The fall gala season in New York is back, and the city’s social scene was ready for its grand debut. The Metropolitan Opera kicked things off on Tuesday night with a black tie gala and rarely performed opera to start its new season.
“This is the first really big black tie of the fall season, and so I wanted to wear something happy and festive and big,” said Jean Shafiroff of her aquamarine floral Oscar de la Renta ballgown, as she made her way inside the Met Opera House.
It was a packed house for the premiere of “Medea,” being staged by the Met for the first time. The opera features Sondra Radvanovsky in the titular role, which was made famous by the late renowned soprano Maria Callas.
“It’s a very unknown opera, so this is something new,” Shafiroff added. “And everyone loves new.”
“I love classical music, and I’ve never seen this opera and I look forward to it,” said Ellen Burstyn. “I’ve heard Maria Callas’ recording, but this is my first time being able to see the whole thing. Of course, I’m very familiar with the play,” she added; the actress starred in a 1978 film adaptation of Medea’s myth “A Dream of Passion.”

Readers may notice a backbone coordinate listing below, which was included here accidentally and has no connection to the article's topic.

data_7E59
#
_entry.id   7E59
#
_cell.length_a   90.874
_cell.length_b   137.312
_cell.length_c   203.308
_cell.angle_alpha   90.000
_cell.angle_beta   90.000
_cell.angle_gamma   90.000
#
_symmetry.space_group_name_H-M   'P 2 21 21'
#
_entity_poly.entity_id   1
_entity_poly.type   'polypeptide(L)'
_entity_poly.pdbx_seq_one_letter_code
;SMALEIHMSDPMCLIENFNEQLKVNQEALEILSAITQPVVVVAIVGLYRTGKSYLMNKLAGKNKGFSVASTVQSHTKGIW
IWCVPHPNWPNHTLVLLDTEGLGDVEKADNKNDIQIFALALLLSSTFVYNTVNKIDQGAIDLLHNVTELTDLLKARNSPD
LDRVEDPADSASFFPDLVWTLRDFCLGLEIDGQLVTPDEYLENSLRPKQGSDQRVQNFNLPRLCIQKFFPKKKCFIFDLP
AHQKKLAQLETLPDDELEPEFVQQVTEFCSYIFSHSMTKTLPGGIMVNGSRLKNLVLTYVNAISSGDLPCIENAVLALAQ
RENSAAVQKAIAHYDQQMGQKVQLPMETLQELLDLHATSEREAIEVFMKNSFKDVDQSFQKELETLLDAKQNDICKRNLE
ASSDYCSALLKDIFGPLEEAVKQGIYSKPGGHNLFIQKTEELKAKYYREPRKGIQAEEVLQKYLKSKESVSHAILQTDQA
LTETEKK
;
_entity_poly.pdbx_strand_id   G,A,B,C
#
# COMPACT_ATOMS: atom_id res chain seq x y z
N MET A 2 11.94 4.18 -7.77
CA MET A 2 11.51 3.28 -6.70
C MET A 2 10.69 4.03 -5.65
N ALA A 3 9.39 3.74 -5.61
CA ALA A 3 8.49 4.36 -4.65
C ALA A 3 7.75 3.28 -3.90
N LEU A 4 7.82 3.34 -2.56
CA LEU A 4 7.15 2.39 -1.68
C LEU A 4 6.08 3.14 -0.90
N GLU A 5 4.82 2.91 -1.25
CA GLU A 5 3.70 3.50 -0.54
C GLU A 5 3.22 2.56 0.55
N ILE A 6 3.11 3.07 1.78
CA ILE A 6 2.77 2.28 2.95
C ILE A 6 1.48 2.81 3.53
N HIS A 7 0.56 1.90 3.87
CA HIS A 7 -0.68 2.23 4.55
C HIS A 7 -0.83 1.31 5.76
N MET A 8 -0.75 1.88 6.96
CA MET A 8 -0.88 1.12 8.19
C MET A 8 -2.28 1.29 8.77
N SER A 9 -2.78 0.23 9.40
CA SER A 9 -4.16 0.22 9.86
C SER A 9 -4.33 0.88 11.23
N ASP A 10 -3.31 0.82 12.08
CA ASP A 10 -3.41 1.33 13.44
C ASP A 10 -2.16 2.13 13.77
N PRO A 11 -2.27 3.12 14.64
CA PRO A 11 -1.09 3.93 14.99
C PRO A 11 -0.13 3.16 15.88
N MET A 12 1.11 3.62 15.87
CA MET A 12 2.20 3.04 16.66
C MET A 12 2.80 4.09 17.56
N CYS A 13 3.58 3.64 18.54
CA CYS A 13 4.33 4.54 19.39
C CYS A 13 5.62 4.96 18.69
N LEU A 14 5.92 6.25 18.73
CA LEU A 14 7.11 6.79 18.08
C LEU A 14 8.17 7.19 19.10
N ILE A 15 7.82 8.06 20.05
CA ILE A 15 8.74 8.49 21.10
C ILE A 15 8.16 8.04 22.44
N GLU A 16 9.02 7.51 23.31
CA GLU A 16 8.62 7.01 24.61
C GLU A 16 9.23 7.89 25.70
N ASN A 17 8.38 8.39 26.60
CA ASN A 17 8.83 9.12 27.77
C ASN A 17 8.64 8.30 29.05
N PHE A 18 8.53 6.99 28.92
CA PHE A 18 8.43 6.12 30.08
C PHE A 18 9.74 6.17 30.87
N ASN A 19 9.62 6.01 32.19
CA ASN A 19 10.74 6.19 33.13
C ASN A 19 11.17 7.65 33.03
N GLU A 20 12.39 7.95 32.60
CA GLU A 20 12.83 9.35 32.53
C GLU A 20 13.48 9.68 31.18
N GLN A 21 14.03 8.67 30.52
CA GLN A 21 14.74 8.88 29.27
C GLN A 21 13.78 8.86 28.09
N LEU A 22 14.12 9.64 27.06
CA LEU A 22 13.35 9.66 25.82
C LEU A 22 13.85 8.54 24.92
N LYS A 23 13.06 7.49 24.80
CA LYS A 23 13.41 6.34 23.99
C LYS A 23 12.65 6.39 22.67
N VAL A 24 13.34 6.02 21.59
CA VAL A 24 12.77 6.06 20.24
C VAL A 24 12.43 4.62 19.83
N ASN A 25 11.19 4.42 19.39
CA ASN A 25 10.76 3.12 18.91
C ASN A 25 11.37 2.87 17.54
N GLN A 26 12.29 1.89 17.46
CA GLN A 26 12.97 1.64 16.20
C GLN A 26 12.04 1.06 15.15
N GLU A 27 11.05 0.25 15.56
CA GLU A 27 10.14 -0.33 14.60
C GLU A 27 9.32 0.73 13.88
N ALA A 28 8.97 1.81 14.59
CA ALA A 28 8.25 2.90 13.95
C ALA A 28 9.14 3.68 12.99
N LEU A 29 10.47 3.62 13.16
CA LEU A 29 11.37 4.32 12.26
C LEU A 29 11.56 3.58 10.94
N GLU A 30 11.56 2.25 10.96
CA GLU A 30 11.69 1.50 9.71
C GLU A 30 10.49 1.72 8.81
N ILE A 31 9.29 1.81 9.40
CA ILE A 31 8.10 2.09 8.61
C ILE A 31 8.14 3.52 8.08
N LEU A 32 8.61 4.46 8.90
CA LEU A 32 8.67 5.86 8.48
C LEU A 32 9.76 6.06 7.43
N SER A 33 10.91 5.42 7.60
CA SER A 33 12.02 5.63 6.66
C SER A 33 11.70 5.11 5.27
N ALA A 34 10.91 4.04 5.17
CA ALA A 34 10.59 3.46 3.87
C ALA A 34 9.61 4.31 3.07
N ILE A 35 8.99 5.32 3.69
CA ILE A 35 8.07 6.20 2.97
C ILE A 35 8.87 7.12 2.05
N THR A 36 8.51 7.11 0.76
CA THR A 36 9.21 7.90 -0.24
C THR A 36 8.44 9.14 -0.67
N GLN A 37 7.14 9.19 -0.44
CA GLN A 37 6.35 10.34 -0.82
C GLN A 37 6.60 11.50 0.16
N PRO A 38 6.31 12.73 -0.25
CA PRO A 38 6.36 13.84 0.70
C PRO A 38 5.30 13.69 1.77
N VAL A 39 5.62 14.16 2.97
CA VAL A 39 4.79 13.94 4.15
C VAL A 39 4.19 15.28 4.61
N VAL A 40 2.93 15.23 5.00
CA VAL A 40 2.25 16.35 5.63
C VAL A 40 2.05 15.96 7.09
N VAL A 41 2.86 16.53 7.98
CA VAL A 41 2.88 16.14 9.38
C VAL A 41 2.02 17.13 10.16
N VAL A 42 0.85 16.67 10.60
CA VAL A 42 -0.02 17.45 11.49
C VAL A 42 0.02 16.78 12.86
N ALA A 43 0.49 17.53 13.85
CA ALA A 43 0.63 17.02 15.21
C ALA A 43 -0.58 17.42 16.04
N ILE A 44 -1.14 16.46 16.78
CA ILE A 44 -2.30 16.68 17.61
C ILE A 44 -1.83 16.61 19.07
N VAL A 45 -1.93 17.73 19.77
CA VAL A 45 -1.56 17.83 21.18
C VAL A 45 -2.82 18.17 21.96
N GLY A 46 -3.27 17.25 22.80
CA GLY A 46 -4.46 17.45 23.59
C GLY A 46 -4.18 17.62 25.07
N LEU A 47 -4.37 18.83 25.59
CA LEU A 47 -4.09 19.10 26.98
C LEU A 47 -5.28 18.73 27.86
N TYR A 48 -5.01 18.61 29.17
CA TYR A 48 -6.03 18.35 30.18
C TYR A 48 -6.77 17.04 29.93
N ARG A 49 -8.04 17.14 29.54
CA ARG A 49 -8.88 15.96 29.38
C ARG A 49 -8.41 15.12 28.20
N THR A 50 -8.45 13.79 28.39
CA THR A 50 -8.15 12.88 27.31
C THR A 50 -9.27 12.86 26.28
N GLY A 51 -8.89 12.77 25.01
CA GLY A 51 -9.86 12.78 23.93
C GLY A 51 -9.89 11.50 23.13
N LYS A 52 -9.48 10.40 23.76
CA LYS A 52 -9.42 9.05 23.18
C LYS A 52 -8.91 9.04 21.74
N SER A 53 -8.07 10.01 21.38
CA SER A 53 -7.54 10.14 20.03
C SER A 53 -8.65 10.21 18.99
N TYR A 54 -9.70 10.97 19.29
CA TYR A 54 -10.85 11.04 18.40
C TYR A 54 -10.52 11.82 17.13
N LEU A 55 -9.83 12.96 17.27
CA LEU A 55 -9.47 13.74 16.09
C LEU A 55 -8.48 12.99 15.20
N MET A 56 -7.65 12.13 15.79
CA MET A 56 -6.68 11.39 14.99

Like Shafiroff, Jordan Roth understood the evening’s fashion assignment — go big — and donned a sculptural Comme des Garçons look and red mohawk hairpiece that angled upward. Other dressed-up guests included Brooke Shields; Ann Ziff — who matched her feathered lilac gown with a purple rhinestone face mask; Christine Baranski; Molly Ringwald; Renee Fleming; Sigourney Weaver; ”The Bear” star Ebon Moss-Bachrach; Helena Christensen; Gina Gershon; Zoe Lister-Jones; Jeremy O. Harris; Odelya Halevi; Paul Feig; Nico Tortorella; Cynthia Rowley; Gideon Glick, and others.
Following pre-show cocktails on the balcony, guests filed into the theater for the main event: the opera. Inside and seated, masks were mandatory — a visual reminder of the challenges still facing the live arts navigating the new COVID-19 era.
After the cast took their final bows, the evening continued upstairs with a lively late-night seated dinner — the first of many to come in the months ahead.